From here the film rickshaws back to the past and into a more generic and routine biopic mode, where we see a series of flashbacks from Kyle’s childhood up until the point when he decides to enlist at the ripe old age of 30.  We get cookie cutter family scenes of Kyle as a boy being given stern lessons from his protective – and eerily pro-violence – father that seems to ground Kyle’s upbringing on a foundation of doing what’s necessary to protect what’s most important in the world.  From here we gets scenes of Kyle attempting to make a name for himself as a rodeo star, his meeting of his future wife Taya (a shockingly good Sienna Miller), and eventually his enlistment and training as a sharpshooter.  When Kyle finally sees action he begins to realize the severity of the threat from Islamic extremists, and his skills, patience, and fortitude are put though several arduous tests while dealing with a wife at home that sees her husband disassociating himself from reality with every new day that he serves in the military. 

Eastwood is a fine movie craftsman, to be sure, and AMERICAN SNIPER has a gritty veracity that makes its sequences feel riveting and tangible while relaying the chaos that ensues in combat when American forces are fighting a truly unpredictable enemy.  Eastwood has been known for his stylistic modesty, which serves the war sequences in AMERICAN SNIPER rather well in terms of grounding them in a stark immediacy.  Some individually moments – like the aforementioned introductory sequence – are gut-wrenchingly suspenseful.  There’s a subplot involving Kyle squaring off, so to speak, with a rival Iraqi sniper that seems to be his equal (one of the film’s many dramatic liberties with established facts) that pays off handsomely in one dynamic and breathlessly staged set piece.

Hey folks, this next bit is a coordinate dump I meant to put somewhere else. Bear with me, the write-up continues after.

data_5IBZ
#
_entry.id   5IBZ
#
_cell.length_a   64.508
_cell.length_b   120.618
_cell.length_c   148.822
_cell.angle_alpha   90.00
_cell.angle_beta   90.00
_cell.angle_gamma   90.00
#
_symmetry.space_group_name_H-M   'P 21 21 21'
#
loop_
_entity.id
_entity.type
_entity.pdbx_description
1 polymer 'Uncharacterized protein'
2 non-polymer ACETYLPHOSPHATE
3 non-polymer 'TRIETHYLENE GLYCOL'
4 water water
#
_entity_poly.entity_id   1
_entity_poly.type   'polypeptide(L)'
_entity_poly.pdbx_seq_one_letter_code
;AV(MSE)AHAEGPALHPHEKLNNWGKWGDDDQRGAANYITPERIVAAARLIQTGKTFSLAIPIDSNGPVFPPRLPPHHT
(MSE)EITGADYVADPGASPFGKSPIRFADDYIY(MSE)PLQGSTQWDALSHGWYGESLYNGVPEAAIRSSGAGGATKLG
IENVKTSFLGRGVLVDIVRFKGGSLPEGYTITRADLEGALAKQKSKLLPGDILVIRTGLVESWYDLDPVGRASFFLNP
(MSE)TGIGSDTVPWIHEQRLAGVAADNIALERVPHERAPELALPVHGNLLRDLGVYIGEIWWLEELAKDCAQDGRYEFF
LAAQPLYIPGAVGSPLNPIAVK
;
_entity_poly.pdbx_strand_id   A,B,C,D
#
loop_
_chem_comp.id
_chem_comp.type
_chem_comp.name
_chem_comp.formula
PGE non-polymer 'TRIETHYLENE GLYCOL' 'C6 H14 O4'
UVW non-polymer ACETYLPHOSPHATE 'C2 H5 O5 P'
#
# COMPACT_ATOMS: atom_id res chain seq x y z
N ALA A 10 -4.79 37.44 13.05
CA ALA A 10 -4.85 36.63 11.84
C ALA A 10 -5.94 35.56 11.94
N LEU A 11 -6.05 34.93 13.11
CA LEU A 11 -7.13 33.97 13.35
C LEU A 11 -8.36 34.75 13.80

AMERICAN SNIPER is rare film on Eastwood’s radar where the star upstages the director, and Bradley Cooper – bulked up, enunciating with a credible Texas drawl, and having a deeply internalized intensity – is pitch-perfectly cast as the decorated Iraqi war veteran.  Cooper is a fine actor for evoking Kyle as a man whose silences speak volumes about his inner turmoil and anxieties.  Always looking the part of a plausible thirtysomething soldier, Cooper does a finer job – beyond nailing the physicality of his role – at relaying the whirlwind of complex emotions that torments Kyle throughout: His staunch and steadfast patriotism, his equally dedicated loyalty to his wife and family, his stern and steely eyed focus on the job, and ultimately the paranoia that consumes him as he and his fellow soldiers try to make sense out of a war that appears to have no end.  Cooper is the dramatic epicenter of AMERICAN SNIPER and the glue that keeps the film together throughout; he’s positively riveting.